Spider-Man: Across the Spider-Verse, out now in cinemas in India and globally, is among the biggest theatrical releases this year, and for good reason. The first film in this specific series, 2018’s Into the Spider-Verse was a surprise package that far exceeded expectations and won various accolades including an Oscar, offering a fresh new take on the beloved web-slinger. Its sequel, Across the Spider-Verse, not only lives up to expectations but goes even further in the expansiveness of its concepts, artwork, and visual experience.
As with the first instalment, Spider-Man: Across the Spider-Verse hinges on the multiverse concept that has been heavily explored by comics and comic-based films and shows. However, one can argue that Into the Spider-Verse did this in a big (and enjoyable) way before it became ‘mainstream’, so to speak. Across the Spider-Verse takes this idea even further, and here’s my spoiler-free review of the movie.
Spider-Man: Across the Spider-Verse review— colour, colour everywhere
The idea of an animated Spider-Man movie might have felt a bit strange initially, and indeed many view animation as ‘childish’ or ‘lazy’ filmmaking, but it’s this very element that makes Across the Spider-Verse so good. The use of animation gives the film its ‘comic-book’ feel, and also allows for the wild creativity of the visuals to flow freely; this kind of aesthetic would be near-impossible to achieve in a live-action film.
That said, there are brief live-action sequences in the film, combined with the animation and the CGI, including some interesting cameo appearances and old film clips brought in to aid the multiverse plot element. Those are brief though; the heart of the movie is its various art styles, which changes depending on the Spider-Man in focus or the Earth version where the action is taking place.
Gwen Stacy/ Spider-Woman’s (Hailee Steinfeld) universe is splashy and bright, using its colours to portray emotion, and Miles Morales/ Spider-Man’s (Shameik Moore) setting is classically comic-inspired and familiar if you’ve watched the first movie. However, the aesthetic that stands out the most is Mumbattan, the chaotic, Mumbai-inspired, futuristic world of Pavitr Prabhakar/ Spider-Man India. It’s by far the most unique and appealing, made better by Pavitr’s goofiness and silly jokes.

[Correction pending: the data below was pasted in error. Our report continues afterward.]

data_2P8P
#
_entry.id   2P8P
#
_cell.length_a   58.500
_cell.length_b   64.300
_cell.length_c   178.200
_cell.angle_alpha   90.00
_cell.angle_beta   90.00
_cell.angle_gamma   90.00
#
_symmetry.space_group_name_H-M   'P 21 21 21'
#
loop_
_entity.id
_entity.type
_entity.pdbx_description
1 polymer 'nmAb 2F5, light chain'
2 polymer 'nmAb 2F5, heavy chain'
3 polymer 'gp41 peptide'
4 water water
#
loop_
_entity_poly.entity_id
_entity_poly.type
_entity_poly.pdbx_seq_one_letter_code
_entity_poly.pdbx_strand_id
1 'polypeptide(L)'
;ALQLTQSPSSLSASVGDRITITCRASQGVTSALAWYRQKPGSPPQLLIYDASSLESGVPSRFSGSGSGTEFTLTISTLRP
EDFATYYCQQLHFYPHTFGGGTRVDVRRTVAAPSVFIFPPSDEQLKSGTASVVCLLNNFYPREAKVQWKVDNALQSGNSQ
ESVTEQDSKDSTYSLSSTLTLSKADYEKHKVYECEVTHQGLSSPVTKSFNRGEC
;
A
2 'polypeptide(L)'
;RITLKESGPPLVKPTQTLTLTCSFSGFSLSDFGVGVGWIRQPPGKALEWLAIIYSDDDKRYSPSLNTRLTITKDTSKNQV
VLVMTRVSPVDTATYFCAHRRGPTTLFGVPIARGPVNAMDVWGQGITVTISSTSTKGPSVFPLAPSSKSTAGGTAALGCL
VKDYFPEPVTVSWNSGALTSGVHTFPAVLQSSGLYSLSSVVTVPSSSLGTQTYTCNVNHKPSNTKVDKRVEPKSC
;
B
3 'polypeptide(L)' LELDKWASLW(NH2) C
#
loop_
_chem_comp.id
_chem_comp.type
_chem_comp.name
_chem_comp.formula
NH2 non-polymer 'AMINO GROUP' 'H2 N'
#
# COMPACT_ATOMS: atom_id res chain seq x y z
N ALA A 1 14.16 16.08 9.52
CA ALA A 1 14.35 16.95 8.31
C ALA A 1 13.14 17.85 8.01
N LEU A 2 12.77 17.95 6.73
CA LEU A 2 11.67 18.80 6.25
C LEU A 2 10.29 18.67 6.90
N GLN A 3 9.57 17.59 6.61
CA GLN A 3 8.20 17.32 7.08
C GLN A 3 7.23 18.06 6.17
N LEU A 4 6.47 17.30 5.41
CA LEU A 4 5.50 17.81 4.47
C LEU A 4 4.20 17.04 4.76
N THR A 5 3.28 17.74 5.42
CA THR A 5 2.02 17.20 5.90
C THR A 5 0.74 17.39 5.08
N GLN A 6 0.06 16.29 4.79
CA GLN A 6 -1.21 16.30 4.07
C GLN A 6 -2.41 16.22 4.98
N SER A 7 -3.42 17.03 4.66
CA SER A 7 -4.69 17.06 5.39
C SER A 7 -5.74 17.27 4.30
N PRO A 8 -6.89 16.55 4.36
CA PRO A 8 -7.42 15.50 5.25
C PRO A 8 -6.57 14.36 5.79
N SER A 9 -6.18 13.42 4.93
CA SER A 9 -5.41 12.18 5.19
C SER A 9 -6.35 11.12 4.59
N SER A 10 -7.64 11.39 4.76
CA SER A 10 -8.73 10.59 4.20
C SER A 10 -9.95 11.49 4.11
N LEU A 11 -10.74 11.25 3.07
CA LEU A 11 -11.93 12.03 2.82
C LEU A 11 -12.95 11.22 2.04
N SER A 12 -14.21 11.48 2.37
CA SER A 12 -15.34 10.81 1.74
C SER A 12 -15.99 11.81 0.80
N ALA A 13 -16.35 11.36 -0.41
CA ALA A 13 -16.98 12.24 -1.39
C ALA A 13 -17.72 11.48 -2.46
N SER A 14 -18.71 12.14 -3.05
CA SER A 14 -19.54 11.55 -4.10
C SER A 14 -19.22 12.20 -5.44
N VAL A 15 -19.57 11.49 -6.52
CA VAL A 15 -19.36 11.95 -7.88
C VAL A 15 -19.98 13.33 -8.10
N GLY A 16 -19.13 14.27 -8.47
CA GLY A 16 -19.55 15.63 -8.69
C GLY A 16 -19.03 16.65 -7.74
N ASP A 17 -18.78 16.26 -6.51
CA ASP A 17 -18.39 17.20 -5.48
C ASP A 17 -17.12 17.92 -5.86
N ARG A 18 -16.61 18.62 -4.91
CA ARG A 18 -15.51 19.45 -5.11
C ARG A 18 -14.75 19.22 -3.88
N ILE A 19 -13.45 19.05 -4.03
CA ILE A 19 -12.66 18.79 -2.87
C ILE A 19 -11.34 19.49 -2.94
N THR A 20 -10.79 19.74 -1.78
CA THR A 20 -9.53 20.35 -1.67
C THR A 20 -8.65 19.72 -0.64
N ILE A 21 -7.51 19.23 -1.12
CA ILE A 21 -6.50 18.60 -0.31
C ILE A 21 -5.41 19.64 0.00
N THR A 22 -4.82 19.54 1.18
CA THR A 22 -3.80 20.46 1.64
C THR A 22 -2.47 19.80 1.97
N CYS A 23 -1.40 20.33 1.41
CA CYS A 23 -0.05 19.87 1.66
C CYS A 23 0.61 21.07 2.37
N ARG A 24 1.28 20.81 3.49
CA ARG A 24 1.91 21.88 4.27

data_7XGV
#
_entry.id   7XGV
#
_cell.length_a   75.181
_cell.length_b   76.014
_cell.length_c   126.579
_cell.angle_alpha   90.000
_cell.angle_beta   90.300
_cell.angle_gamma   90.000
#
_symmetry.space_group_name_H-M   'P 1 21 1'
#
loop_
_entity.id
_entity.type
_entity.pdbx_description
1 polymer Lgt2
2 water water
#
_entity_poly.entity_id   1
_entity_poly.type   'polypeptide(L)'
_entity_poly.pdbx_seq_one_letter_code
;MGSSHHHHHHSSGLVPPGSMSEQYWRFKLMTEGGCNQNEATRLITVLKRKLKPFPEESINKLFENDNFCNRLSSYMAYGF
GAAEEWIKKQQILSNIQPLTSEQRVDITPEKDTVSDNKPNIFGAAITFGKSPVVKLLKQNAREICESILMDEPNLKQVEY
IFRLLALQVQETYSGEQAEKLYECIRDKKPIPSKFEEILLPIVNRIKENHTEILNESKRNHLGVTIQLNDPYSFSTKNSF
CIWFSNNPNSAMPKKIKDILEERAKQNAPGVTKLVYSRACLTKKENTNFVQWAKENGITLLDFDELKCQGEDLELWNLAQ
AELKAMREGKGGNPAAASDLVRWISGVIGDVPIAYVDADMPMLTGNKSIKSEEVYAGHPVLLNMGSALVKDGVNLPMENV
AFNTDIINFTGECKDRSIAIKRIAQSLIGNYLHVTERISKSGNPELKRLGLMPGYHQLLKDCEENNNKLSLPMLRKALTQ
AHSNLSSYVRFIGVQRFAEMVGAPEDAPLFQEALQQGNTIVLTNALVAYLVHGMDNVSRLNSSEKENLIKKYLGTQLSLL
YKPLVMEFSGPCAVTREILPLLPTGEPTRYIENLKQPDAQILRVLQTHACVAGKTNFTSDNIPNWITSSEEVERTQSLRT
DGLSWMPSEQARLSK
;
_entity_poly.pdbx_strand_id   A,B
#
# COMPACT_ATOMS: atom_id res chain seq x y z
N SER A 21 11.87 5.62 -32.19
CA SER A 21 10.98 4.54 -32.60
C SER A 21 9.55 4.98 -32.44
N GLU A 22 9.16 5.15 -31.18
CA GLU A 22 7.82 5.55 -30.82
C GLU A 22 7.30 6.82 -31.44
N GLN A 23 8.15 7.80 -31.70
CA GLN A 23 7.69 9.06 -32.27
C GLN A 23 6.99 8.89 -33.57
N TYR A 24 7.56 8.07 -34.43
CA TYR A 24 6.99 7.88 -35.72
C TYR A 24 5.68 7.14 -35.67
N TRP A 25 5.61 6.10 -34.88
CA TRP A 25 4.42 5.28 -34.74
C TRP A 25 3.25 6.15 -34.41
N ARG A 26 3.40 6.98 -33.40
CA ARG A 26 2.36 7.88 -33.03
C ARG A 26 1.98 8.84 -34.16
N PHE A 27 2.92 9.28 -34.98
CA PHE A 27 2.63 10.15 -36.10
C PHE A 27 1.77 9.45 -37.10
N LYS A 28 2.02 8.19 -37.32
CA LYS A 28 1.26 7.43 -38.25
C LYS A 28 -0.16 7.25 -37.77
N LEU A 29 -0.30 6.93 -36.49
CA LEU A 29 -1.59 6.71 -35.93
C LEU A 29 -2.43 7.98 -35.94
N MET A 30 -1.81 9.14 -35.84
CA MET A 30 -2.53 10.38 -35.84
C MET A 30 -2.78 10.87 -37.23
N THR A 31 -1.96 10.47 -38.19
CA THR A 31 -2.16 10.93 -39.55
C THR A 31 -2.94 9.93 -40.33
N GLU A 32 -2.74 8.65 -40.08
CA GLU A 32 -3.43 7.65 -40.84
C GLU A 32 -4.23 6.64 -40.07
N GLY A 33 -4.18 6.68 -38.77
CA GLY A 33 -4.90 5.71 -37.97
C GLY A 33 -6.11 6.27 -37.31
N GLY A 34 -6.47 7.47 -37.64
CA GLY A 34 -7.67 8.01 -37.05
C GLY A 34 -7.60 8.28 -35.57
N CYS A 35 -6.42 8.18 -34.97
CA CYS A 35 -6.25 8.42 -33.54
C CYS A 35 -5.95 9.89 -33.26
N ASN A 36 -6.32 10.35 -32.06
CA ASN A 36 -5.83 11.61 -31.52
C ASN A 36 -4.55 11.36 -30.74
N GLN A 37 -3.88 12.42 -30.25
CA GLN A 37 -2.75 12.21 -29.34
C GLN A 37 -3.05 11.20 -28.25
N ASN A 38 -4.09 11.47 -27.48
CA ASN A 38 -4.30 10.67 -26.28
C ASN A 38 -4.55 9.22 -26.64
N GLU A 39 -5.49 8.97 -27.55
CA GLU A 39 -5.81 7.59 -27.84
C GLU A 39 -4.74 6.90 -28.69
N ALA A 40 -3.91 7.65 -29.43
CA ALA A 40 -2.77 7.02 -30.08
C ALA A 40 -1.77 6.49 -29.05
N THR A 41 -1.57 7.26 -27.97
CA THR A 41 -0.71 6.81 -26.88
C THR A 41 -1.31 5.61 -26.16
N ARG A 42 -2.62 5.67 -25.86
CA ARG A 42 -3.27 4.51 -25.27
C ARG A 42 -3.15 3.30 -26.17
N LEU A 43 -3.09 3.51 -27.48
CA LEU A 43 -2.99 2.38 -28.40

Spider-Man: Across the Spider-Verse review — powerful original score sets the pace
Many will remember Into the Spider-Verse for the iconic songs such as Sunflower by Post Malone and Swae Lee, and What’s Up Danger by Blackway and Black Caviar, and Across the Spider-Verse similarly has some powerful tracks that might just go the same way. However, it’s the original score of the new film that has much more impact, capably setting the pace and flowing well with the bright and busy action sequences.
Despite the rapid pace of the film, everything flows with a sense of purpose in Spider-Man: Across the Spider-Verse. The speed is really in the background and setting the tone of what’s going on, while you’re firmly focused on the hundreds of Spider-People (and Spider-Animals), swinging around as only Spider-Individuals can. You do get breaks where things slow down to do a bit of story-telling, and you’ll appreciate how well everything plays together, seamlessly moving from intensity to emotion, and back.
Spider-Man: Across the Spider-Verse review— so many characters, so little time
Perhaps the only aspect of the film where things drop off a bit is character development, but this being a sequel, you’re expected to already have some background into the primary characters and their dynamics after having watched Into the Spider-Verse (you might want a refresher by rewatching it even if you’ve seen it before). New characters unfortunately don’t get enough screen time to have their stories told effectively.
This is particularly the case with the two key negative characters of Across the Spider-Verse, Dr. Jonathan Ohnn/ The Spot (Jason Schwartzman) and Miguel O’Hara/ Spider-Man 2099 (Oscar Isaac). Their motivations and villainy is somewhat explained through silent cut-scenes, but I never quite got why they were as angry as they were portrayed throughout the film. O’Hara is more of the anti-hero; not a villain as such, but just vehemently opposed to Miles and his superhero philosophies, while coming off as an authoritative leader who seldom takes advice from anyone else.
The Spot starts out as goofy and underwhelming, but progressively gets more powerful and sinister, hilariously because of his own clumsiness. While those bits were admittedly funny, his transformation from a clumsy mini-villain to the biggest threat to the multiverse felt a bit jarring and sudden.
Apart from Gwen Stacy/ Spider-Woman, other returning characters include fan-favourite Peter B. Parker/ Spider-Man (Jake Johnson) and Aaron Davis (Mahershala Ali) in an alternate form. New characters such as Hobie Brown/ Spider-Punk (Daniel Kaluuya) and Jessica Drew/ Spider-Woman (Issa Rae) also appear, with the former brilliantly portraying a British activist Spider-Man, who fights fascism with punk rock ideals and a guitar.
Spider-Man: Across the Spider-Verse review— final thoughts
Just like Into the Spider-Verse, Across the Spider-Verse is a film so expansive and aesthetically lush, that nothing short of animation could even achieve this level of creativity. It also suitably taps into the comic-book roots of the superhero, giving all the various versions of Spider-Man a great outlet through the multiverse concept. There are a handful of meme and pop-culture references as well, providing a perfect blend of classic and modern story-telling.
It’s also worth mentioning that Across the Spider-Verse ends on a cliffhanger, and will lead directly into the third instalment in the series, Spider-Man: Beyond the Spider-Verse, which is expected to release in March 2024. A quick tip to conclude this review — there are no mid or post-credit scenes to look out for.